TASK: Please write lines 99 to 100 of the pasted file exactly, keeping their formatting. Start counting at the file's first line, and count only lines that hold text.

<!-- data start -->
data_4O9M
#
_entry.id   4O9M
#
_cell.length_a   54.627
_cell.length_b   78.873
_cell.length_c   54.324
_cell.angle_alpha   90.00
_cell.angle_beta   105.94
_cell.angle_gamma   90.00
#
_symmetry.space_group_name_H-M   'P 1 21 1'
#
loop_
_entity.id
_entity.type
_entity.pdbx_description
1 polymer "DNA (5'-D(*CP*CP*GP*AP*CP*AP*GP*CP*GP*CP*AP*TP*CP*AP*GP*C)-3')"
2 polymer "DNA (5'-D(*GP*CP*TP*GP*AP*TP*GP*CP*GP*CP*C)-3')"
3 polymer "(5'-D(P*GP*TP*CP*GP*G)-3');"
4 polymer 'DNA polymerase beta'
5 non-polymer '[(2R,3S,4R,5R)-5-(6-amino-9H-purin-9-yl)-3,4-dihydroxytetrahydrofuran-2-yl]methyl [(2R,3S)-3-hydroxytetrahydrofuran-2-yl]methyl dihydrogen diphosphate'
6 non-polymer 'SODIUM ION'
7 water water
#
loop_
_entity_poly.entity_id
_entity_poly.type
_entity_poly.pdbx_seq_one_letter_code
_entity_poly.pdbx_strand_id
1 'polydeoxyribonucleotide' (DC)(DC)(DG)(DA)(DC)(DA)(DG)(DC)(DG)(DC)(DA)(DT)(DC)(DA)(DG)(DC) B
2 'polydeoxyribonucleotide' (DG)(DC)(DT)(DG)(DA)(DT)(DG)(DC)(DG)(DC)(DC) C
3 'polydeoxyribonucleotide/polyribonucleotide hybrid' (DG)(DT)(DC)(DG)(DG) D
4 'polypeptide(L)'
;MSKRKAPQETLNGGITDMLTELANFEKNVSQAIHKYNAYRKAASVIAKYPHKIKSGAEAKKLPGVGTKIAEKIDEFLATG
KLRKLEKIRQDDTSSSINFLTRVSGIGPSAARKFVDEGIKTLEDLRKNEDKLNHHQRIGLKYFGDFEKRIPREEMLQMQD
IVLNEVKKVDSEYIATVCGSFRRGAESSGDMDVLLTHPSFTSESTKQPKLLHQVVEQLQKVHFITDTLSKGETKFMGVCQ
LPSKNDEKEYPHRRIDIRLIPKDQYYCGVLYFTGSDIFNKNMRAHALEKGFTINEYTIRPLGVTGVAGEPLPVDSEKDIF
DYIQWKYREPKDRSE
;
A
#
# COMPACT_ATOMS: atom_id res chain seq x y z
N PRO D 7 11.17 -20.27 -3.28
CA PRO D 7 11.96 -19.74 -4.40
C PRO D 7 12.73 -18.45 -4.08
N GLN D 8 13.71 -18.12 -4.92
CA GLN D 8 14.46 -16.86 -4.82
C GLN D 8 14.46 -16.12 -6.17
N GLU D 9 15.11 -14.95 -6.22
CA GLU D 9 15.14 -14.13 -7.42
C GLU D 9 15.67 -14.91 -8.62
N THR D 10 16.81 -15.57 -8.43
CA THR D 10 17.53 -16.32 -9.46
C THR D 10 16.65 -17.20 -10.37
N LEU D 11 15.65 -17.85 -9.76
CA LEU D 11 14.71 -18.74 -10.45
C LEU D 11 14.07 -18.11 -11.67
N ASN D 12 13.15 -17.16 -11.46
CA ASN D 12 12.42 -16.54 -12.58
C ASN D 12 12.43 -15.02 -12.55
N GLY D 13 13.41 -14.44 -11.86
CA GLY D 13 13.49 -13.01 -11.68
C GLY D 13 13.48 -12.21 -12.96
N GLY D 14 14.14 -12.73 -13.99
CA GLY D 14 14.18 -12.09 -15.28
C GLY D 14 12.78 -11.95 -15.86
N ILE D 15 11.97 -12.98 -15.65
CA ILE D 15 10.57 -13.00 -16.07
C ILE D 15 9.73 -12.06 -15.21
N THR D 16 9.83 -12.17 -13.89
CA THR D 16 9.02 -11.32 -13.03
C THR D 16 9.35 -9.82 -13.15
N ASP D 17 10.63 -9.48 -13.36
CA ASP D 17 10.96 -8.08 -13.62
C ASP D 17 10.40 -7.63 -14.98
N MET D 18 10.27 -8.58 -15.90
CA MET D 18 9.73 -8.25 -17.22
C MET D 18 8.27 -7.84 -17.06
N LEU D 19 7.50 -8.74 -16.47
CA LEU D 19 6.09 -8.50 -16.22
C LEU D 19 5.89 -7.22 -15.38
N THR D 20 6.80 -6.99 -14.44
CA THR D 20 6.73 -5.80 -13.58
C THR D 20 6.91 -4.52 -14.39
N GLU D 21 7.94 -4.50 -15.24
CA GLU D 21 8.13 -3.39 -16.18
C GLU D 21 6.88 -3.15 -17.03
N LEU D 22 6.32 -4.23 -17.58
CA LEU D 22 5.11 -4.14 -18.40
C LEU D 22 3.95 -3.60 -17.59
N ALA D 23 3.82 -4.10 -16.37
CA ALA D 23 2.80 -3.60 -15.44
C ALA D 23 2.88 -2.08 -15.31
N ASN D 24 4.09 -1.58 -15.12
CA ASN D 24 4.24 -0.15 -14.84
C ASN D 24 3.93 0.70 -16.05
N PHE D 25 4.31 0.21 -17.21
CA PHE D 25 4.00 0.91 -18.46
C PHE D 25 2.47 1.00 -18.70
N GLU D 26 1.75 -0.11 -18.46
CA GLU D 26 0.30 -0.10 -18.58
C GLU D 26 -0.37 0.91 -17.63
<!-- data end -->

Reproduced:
CA PHE D 25 4.00 0.91 -18.46
C PHE D 25 2.47 1.00 -18.70